After going silent for several hours, on Tuesday evening @ComfortablySmug offered "the people of New York a sincere, humble and unconditional apology."

"During a natural disaster that threatened the entire city, I made a series of irresponsible and inaccurate tweets," the user wrote.

"While some would use the anonymity and instant feedback of social media as an excuse, I take full responsibility for my actions."

The Buzzfeed online news site had earlier identified @ComfortablySmug as a 29-year-old hedge fund analyst and the campaign manager of New York Republican congressional candidate Christopher Wright.

@ComfortablySmug did not identify himself or herself in the mea culpa, but confirmed that he or she had resigned from Wright's campaign.

Wright's campaign website said Tuesday that his campaign manager had resigned and been replaced, without providing further details.

Angry Twitter users had heaped criticism on @ComfortablySmug after the postings were shown to be made-up, and many remained furious after the apology, saying the prank had given social media a bad name.


http://www.google.com/hostednews/afp/ar ... 377f7d.451

News and media related posts should ONLY be allowed from trusted, verifiable sources.
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Re: ATL: SANDY - Remnants - Discussion

#3829 Postby BobHarlem » Wed Oct 31, 2012 6:49 am

ColinDelia wrote:http://www.cnn.com/video/standard.html?hpt=hp_t2#/video/weather/2012/10/29/vo-sandy-full-path-satellite-nasa-noaa.cnn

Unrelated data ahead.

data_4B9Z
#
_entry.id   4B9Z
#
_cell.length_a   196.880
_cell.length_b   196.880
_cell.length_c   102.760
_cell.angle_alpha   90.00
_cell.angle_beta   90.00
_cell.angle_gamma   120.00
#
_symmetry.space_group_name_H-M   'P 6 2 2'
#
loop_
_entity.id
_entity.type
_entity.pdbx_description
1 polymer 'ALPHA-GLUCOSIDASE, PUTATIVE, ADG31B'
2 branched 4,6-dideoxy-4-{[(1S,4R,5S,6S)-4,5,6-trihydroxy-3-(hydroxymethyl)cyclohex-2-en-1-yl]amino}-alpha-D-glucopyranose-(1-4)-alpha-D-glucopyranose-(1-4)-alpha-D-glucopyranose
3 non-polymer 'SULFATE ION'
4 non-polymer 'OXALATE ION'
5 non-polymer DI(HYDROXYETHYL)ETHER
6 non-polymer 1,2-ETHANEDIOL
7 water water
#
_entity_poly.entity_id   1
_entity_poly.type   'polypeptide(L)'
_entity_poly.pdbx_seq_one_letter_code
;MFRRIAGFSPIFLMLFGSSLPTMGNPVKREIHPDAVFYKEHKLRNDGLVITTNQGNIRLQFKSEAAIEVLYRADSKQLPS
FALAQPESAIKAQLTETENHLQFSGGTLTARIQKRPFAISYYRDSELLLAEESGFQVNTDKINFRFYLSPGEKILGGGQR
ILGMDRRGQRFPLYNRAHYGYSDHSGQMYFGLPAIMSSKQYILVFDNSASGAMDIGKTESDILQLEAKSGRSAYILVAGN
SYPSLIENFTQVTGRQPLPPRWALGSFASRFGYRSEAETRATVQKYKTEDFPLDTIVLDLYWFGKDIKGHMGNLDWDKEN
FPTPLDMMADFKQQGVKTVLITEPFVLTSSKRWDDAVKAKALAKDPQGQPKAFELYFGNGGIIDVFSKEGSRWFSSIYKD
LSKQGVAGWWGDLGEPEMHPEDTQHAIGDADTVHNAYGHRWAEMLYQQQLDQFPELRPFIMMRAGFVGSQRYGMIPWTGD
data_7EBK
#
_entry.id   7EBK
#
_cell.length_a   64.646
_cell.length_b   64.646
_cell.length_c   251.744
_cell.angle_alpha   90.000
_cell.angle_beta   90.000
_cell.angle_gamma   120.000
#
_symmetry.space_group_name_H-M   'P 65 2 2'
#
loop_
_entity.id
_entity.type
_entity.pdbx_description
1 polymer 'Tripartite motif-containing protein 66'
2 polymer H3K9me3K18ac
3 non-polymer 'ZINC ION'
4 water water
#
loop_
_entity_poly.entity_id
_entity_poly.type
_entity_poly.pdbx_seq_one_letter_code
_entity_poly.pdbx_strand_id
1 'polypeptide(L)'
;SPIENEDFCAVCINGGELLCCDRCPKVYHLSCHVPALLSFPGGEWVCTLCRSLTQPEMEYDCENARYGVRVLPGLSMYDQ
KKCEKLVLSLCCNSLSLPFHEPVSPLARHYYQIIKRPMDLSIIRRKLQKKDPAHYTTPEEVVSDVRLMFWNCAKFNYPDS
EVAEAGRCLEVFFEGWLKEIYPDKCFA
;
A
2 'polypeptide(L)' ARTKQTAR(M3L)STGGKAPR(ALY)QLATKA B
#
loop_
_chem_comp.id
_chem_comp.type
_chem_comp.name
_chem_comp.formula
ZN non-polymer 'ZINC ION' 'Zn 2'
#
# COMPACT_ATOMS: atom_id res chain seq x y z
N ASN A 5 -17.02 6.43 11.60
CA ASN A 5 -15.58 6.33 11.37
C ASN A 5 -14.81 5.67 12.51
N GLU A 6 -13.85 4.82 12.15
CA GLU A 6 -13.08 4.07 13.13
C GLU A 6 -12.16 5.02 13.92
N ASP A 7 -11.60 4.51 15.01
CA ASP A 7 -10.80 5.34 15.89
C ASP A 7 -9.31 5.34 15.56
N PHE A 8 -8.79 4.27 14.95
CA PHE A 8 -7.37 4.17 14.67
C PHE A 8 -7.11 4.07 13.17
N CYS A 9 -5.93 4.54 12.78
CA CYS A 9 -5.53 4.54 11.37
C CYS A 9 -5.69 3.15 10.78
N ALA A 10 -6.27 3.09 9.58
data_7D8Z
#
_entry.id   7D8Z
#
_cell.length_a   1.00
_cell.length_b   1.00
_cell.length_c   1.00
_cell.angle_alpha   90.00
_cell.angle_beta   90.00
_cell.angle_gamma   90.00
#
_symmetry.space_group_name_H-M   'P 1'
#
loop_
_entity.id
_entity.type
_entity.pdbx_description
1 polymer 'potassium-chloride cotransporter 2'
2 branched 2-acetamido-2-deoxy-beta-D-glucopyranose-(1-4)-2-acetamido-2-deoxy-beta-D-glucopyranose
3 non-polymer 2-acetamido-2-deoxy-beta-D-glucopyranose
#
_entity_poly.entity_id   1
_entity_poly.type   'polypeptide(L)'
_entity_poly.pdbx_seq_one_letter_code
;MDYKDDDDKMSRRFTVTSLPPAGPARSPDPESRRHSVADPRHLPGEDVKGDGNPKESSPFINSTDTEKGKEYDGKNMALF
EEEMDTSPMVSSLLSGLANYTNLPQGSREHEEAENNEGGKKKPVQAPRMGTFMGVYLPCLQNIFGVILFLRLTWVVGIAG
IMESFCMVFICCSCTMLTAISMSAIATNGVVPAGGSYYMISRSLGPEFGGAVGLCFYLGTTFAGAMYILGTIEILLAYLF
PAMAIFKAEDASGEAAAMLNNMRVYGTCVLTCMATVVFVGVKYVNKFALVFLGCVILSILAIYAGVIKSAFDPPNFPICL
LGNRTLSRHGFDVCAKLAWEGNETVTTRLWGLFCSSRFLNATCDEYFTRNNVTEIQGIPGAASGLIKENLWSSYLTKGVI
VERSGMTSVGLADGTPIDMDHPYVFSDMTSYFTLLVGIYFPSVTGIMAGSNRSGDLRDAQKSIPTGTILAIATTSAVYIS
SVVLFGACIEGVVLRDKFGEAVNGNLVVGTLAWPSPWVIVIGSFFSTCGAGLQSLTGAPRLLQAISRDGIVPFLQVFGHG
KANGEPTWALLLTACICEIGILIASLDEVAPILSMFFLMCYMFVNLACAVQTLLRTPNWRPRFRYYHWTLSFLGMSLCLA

Long Video of sandy


Same but with all the raw images : http://flhurricane.com/imageanimator.php?148
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Re: ATL: SANDY - Remnants - Discussion

#3830 Postby tolakram » Wed Oct 31, 2012 7:15 am

WeatherGuesser wrote:
News and media related posts should ONLY be allowed from trusted, verifiable sources.


Not sure how you are going to control that on the twitter side. The onus is, frankly, on the media and us here on the board to make sure info is coming from verifiable sources. A tweet from @ComfortablySmug for example should not be allowed while one from @FDNY that can be traced back to a verifiable owner can be. You can't control the content of individual tweets.
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#3831 Postby KBBOCA » Wed Oct 31, 2012 7:33 am

Just read this quote on an NBC news story about the storm's devastaion:

'Like a tsunami'
On New York's Coney Island, Mordechai Deutscher recalled watching floodwaters burst through the glass front doors of the Mermaid Manor Home for Adults, about two blocks from the famed boardwalk. Residents had been evacuated to upper floors.

"Everything was fine and dandy yesterday until high tide," said Deutscher, 58, administrator of the home two blocks from the famed boardwalk. "All of a sudden within five minutes it was like a tsunami."


On the bright side, we now have millions of people in the Northeast who understand storm surge. Certainly that will help in the future as NHC and other emergency officials try to warn about storms and their dangers.

Not too many in the NY Metro will say "oh it's just a Cat 1" anytime soon. They have learned the hard way that a storm's "category" does not say or mean much about its very SPECIFIC risks and dangers for a particular area.

Contrast that quote above with Mayor Bloomberg's terribly misleading statements during his horrible Sat press conference:

http://www.nyc.gov/html/om/html/2012b/p ... tatic.html

[...] So if things are the way it's planned and if everybody does what they're supposed to do, we will get through this very nicely and look back on it and say maybe we can offer some help to other parts of the area upstate or below us, south of us, which might get hit a lot harder.